Only one fire zone (definition in GS EP SAF 253) is subject to a fire at any one time

Fire water used for the protection of “self-contained” equipment is contained in the bund.

The most demanding fire scenario, excluding fires in “self-contained” equipment, shall be selected.

Unless detailed hydraulic calculations are available, the fire water flow to be evacuated shall be taken as the fire water demand, as calculated by GS EP SAF 321, multiplied by a factor of 1.25.

This document is the property of Total. It must not be stored, reproduced or disclosed to others without written authorisation from the Company.

Exploration & Production General Specification Date: 10/2009 GS EP SAF 228 Rev: 03 No credit

Exploration & Production

General Specification

Date: 10/2009

GS EP SAF 228

Rev: 03

No credit shall be taken for loss of sprayed firewater through evaporation, etc

6.2.3 Washdown water

A rate of no less than 50 m3/hr (washdown hose capacity plus some contingency) shall be

considered.

6.2.4 Effluent

All the flows other than mentioned in sections 6.2.1 through 6.2.3. Mainly: the water draw-off from hydrocarbon storage tanks, the effluent volumes from the final draining/emptying of the process facilities that cannot be sent to the closed drains. This flow is usually marginal compared to firewater and rainwater flows, with the exception of bottom tank water from the onshore large hydrocarbon storage tanks.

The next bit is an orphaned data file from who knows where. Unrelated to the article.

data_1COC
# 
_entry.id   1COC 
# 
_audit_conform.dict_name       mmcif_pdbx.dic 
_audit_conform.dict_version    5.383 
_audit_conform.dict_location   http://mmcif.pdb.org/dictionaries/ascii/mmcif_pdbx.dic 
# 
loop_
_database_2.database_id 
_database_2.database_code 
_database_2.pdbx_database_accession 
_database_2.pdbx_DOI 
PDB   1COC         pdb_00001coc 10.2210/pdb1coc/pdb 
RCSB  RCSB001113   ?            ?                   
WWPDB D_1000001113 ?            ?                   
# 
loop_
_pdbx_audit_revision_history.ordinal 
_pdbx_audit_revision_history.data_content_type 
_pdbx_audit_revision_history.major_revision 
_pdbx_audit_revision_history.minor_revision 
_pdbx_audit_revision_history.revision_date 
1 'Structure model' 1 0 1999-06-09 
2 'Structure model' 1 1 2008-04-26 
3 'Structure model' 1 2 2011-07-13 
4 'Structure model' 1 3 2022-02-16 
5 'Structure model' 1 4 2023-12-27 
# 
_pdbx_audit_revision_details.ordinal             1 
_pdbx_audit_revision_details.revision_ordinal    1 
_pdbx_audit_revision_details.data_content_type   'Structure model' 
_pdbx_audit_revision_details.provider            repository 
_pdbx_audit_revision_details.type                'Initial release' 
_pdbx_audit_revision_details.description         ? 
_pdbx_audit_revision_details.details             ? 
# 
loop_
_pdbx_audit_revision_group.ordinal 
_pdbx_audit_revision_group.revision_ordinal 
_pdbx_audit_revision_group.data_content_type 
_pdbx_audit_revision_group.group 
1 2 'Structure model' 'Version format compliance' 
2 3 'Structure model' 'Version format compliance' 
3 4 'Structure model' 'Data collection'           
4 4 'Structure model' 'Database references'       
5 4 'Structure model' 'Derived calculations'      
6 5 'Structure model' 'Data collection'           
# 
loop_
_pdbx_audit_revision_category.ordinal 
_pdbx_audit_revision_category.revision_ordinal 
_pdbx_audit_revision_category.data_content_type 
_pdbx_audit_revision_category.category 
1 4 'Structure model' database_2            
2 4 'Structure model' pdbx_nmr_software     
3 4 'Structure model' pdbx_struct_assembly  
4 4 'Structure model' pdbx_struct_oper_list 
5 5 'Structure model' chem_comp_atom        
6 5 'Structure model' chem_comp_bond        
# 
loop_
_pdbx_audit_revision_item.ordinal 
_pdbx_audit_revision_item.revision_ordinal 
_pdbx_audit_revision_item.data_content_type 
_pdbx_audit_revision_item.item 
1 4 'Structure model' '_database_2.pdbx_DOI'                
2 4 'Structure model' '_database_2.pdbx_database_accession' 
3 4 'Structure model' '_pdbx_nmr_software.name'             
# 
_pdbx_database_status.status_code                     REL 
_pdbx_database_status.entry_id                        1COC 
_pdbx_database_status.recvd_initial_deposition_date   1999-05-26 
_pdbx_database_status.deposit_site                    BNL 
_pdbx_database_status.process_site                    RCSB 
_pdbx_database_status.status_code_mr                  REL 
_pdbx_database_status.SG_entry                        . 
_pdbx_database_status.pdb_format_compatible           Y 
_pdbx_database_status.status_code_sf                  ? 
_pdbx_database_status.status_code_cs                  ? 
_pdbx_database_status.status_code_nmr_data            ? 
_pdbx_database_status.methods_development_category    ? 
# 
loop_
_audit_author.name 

In the absence of any specific figure, a value of 30 m3/h can be used.

6.2.5 Accidental spillage

The accidental spillage flow-rate and volume design shall be defined as the lesser of:

The total liquid lost in 600 seconds through a 20mm diameter hole from any equipment of a kerbing area (see section 4.10) or,

The normal liquid volume of the biggest vessel of the kerbing area.

The accidental spillage flow-rate should be calculated with the formula in Appendix 1.

6.3 Flow velocities

Velocities shall be kept within a range that allows self-cleansing, prevents emulsification and damage to the pipe and fittings (erosion).

6.3.1 Minimum

The introduction of solids into drain pipes cannot be avoided and this is prone to produce silting

in the pipes.

A minimum velocity of 0.8 m/s, either from process effluent flows alone, or from combined

process and rainwater flows shall be attained a minimum of six times per year to achieve periodic cleansing of the drains. If it cannot be obtained though process or rainwater flows, flushing facilities shall be provided to meet the requirement in each pipe run of the system.

In drain pipes where heavy amount of sand or other solids may be present 1.2 m/s shall be the

minimum velocity.

6.3.2 Maximum

In oily water (OD1 and OD2) and domestic sewage drain pipes, velocities attained should not